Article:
Rachel Yankey feels efforts should be made to increase the number of female coaches, and hopes that Phil Neville’s appointment as England Women head coach will raise the sport’s profile.

The England Women’s team announced Neville as their new manager after a drawn out recruitment process. Chelsea manager Emma Hayes and former England captain Mo Marley, who was recently England’s caretaker manager, were both linked with the position.

However, Yankey feels that neither were that interested in taking the job. She believes that work must be done to increase the number of female coaches, so that there are more female applicants than male in the future.

“I don’t think Emma ever wanted the job, I’m not totally sure on Mo either,” she told Betfair. “We’ve got to increase the number of female coaches out there, so that when opportunities like this come knocking there are twice as many females going for the job as male.”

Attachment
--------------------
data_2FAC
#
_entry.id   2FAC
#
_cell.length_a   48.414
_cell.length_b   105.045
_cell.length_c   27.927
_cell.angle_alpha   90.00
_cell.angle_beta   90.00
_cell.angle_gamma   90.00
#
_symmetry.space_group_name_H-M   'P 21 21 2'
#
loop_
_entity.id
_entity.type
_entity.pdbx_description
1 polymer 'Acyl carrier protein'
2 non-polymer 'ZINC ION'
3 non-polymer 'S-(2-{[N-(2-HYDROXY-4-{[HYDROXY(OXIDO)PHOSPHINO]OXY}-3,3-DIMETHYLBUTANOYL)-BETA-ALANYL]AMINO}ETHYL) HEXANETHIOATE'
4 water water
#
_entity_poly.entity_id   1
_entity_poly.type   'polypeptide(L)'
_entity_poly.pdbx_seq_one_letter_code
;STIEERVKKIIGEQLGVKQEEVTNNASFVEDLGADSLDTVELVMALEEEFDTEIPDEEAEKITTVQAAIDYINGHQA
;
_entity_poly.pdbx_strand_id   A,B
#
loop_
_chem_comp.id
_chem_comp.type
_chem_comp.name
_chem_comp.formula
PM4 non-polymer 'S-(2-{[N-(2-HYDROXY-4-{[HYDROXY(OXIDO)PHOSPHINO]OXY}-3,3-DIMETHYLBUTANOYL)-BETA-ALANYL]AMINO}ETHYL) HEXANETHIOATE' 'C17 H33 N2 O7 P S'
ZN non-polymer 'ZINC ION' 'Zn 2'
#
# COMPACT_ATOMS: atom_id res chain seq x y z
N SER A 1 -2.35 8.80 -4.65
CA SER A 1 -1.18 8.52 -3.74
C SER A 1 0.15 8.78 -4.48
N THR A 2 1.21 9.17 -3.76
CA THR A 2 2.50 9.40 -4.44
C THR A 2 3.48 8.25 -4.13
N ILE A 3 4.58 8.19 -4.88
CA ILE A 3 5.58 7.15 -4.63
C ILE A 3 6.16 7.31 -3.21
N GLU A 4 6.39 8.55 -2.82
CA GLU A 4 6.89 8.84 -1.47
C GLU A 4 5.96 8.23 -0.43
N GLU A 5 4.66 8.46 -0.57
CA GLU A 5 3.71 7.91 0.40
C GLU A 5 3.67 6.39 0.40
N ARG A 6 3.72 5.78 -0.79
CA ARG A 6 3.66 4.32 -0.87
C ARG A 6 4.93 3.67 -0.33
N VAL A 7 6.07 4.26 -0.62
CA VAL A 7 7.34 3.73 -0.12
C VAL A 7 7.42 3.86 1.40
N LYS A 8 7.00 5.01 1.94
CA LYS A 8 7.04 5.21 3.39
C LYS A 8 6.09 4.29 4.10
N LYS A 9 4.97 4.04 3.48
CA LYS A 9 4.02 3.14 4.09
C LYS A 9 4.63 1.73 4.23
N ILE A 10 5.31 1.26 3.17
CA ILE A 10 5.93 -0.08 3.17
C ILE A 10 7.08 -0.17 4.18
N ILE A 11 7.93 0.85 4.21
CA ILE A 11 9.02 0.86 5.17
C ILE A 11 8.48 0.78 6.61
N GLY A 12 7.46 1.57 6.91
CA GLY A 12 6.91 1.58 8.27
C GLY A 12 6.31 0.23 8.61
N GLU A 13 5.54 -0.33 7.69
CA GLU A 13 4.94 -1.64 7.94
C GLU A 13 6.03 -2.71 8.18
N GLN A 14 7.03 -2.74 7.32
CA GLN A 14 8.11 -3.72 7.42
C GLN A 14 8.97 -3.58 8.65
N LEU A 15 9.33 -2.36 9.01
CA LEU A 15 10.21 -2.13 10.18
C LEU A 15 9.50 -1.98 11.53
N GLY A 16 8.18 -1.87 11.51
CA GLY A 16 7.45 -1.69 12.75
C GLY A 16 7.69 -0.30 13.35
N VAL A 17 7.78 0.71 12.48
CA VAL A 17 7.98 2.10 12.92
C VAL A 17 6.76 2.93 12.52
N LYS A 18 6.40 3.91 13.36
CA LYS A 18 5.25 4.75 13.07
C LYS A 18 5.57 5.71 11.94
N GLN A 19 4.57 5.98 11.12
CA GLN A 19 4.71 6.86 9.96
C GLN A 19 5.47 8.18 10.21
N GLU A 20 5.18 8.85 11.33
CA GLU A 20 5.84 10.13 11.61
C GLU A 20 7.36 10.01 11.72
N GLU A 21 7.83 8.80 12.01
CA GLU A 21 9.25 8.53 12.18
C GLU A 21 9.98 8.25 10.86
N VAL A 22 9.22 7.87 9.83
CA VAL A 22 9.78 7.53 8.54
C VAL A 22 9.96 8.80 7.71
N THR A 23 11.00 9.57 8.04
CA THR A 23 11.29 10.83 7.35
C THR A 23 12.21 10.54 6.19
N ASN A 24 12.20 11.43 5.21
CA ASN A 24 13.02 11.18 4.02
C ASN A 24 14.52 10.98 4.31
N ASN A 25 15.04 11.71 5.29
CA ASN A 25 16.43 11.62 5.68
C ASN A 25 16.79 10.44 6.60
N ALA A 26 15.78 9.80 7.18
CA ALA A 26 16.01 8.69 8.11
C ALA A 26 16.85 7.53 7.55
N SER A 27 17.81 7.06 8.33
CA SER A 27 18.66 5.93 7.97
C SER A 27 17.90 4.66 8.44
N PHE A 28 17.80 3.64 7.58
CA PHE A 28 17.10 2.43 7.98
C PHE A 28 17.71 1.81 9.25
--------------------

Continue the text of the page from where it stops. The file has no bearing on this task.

WALSALL, ENGLAND – NOVEMBER 24: England women’s interim head coach Mo Marley looks on during the FIFA Women’s World Cup Qualifier between England and Bosnia at Banks’ Stadium on November 24, 2017 in Walsall, England. (Photo by Nathan Stirk/Getty Images)

Yankey seems determined to find the positives in Neville’s appointment. She feels that he could raise the profile of the women’s game and boost attendances.

“I think this appointment will boost the profile of the game and we will see more role models and former male footballers going into the women’s game.

“You could look at that as ‘a bad thing for female coaching and the women’s game’, but really I would look at it from the perspective of the profile of the game and boosting spectatorship.”

At the very least, Neville will inherit a talented group of players that are third in the world rankings. England’s strong showings in the last World Cup and European Championships means there’ll be expectations on them to perform in the 2019 World Cup.

Neville should know all about that, given the clubs he’s played for in his career, so the pressure shouldn’t be a problem.